There are two ways to think about *drawing a picture* of a relation on a set .

### if

We can draw relations on , because they are subsets of -- i.e., subsets of the plane. Actually you've been drawing these pictures since way back.

For example, let's consider the relation given by if . The picture looks like:

Here I've put in blue, and its complement in red.

What does look like? means , i.e. . Here's that, in green.

Notice that and are general rather different things (that's as we saw before).

To get from , we swap the roles of and . visually, this looks like reflection across the line . Here's another example, with the line draw on explicitly:

We can use such a visual depiction to compute the domain and range of a relation: the domain is the "horizontal shadow" and the range is the "vertical shadow:

We can also use such a depiction to check some properties of relations. For example: for to be reflexive on means every has . That is, every pair . All of the pairs of the form constitute the diagonal line . Thus *we can check reflexivity by asking: does the relation contain the diagonal line?*

Here the relation is reflexive --- it contains the line --- and the relation is not.

We can also check symmetry. For to be symmetric means guarantees . That is, if we reflect across the line , we should land in in again. That is, being symmetric means is symmetric about the line . Neither nor above is symmetric.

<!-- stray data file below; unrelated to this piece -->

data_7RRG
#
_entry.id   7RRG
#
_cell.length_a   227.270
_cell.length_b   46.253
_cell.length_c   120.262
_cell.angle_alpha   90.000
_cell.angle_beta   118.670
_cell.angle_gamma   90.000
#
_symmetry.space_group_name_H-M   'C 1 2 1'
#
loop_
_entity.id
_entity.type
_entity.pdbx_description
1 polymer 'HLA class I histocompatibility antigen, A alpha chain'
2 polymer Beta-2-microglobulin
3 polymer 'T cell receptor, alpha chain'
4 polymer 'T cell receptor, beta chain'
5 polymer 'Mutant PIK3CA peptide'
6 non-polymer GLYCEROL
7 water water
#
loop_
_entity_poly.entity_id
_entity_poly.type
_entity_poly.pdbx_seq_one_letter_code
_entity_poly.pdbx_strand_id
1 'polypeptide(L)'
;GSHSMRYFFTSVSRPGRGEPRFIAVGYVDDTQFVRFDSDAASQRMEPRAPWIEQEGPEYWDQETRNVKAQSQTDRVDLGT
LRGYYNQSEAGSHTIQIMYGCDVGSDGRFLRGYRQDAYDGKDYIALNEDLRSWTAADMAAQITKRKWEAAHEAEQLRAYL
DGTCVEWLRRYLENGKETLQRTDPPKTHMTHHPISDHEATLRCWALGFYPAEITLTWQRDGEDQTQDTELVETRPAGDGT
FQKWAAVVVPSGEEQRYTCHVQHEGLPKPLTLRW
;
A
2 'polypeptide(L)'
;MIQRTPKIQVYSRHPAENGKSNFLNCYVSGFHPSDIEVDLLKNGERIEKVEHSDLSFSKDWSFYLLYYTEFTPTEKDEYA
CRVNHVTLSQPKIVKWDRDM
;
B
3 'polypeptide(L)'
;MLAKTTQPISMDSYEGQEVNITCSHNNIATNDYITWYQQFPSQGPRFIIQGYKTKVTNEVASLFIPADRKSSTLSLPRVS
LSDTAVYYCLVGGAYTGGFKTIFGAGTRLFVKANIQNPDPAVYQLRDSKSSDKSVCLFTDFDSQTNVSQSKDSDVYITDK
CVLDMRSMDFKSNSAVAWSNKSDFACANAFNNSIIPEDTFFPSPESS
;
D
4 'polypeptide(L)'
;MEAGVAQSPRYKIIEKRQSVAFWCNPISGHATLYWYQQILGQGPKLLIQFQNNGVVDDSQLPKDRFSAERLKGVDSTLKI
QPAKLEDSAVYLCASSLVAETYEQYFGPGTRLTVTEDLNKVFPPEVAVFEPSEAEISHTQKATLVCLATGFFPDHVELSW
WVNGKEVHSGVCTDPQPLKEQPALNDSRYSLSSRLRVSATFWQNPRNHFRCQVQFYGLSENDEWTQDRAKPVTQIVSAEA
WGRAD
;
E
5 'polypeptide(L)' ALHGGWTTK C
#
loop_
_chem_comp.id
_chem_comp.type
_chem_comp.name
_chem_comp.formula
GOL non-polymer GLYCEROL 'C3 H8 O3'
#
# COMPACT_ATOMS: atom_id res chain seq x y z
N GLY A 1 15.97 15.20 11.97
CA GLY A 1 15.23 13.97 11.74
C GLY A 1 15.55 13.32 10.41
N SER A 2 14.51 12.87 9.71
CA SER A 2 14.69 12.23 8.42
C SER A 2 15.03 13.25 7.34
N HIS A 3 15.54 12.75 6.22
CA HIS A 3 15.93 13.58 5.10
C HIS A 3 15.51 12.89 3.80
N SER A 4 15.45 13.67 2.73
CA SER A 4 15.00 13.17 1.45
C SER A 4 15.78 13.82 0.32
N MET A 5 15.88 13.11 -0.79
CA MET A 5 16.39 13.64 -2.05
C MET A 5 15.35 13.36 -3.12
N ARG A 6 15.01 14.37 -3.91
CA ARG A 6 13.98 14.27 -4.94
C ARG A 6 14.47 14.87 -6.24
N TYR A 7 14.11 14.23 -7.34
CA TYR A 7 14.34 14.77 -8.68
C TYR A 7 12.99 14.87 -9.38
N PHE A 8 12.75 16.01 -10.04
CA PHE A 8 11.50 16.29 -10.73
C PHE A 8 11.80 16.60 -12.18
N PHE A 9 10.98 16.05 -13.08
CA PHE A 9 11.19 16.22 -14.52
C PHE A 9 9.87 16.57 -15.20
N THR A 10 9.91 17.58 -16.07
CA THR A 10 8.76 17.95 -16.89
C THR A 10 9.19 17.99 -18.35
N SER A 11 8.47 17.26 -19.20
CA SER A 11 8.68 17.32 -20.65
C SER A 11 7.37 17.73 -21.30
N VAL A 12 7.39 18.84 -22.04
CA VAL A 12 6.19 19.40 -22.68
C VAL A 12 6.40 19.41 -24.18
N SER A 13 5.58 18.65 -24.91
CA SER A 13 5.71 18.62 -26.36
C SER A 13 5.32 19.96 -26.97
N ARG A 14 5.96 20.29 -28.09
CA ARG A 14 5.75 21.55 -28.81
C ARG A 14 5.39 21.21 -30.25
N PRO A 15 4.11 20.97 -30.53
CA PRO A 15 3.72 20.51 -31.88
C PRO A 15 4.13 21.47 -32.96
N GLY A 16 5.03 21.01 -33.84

Transitivity is a bit more fun to check. Transitivity is relevant to pairs and both in . Here we'll check whether , given by if , is transitive. We have and , so we check to see if . Here, is indicated in red --- it's in . But we need this to hold for *every* such pair of points in .

Unfortunately, it does not:

It's a bit hard to see visually just what transitivity means, but you can see that it's got something to do with right triangles.

### if is a finite set

If is a finite set, we can draw what's called a *directed graph*, orĀ *digraph*, of the relation . A directed graph is a collection of *vertices*, which we draw as points, and *directed edges*, which we draw as arrows between the points. For example, let's take the set and the relation if .

The digraph corresponding to this relation is draw like this: we know , , and . So we draw three arrows starting from 2. We also know that and , so we draw those:

But that's not all. We also know that , for example. So we need to add arrows that start and end at each vertex:

Observe that divides, as a relation on this set, *is* transitive: whenever we have and , we automatically have . We can recognize this in the digraph by checking that, whenever there are two arrows connected head to tail, the third leg of that triangle is present:

**Exercise.** What do *symmetry* and *reflexivity* look like in the digraph?